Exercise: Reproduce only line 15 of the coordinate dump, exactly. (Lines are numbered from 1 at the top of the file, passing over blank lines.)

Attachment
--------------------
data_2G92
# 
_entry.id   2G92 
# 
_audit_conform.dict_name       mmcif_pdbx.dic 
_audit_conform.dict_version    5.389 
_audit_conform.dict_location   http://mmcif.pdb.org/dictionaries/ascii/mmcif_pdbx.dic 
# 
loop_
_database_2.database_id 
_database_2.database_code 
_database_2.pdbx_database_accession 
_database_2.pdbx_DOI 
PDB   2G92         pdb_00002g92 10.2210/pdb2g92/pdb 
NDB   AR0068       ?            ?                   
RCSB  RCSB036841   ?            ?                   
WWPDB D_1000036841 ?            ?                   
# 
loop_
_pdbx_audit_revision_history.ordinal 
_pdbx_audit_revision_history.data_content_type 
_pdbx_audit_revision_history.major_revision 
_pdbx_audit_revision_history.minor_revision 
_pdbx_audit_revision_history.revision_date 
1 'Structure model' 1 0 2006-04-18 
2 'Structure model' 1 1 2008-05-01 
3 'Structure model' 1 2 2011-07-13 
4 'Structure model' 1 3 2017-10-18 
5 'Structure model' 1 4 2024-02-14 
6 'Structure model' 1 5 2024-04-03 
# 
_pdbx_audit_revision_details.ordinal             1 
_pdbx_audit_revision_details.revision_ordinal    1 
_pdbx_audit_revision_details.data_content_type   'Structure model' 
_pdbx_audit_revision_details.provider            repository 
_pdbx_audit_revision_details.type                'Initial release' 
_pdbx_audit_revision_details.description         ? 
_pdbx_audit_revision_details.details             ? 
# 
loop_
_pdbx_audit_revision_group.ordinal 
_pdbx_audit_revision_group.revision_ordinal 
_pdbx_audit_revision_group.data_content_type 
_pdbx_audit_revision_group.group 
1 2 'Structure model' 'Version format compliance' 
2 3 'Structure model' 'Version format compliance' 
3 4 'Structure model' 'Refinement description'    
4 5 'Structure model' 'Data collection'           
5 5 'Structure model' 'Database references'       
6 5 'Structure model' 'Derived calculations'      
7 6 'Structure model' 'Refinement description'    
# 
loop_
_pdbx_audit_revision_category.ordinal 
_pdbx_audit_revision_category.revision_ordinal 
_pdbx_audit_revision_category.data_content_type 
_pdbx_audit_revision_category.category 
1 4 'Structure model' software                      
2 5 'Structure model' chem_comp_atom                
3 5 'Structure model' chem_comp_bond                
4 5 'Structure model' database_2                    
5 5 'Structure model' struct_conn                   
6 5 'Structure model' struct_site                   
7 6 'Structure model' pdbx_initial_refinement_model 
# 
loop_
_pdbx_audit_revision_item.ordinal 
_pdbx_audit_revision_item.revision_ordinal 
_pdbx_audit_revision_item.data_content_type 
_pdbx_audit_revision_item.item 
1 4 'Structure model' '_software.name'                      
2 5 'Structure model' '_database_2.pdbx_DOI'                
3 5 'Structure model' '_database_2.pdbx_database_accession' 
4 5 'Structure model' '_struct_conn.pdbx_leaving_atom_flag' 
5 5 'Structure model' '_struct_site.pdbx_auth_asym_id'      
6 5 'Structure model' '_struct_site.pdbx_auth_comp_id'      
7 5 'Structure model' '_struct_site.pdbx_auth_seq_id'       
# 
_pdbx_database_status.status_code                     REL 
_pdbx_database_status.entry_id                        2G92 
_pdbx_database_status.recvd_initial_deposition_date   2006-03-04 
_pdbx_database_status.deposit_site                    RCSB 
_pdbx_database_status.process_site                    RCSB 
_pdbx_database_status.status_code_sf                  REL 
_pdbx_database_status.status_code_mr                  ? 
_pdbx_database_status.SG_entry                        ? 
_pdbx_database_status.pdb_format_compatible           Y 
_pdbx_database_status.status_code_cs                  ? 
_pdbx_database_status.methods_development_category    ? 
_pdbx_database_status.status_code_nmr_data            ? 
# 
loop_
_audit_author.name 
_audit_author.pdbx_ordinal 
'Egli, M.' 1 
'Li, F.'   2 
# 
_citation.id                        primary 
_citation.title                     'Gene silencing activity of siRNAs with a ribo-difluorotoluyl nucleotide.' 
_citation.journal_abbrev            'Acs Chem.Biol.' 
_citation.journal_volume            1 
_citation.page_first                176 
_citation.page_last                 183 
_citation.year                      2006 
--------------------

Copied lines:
NDB   AR0068       ?            ?                   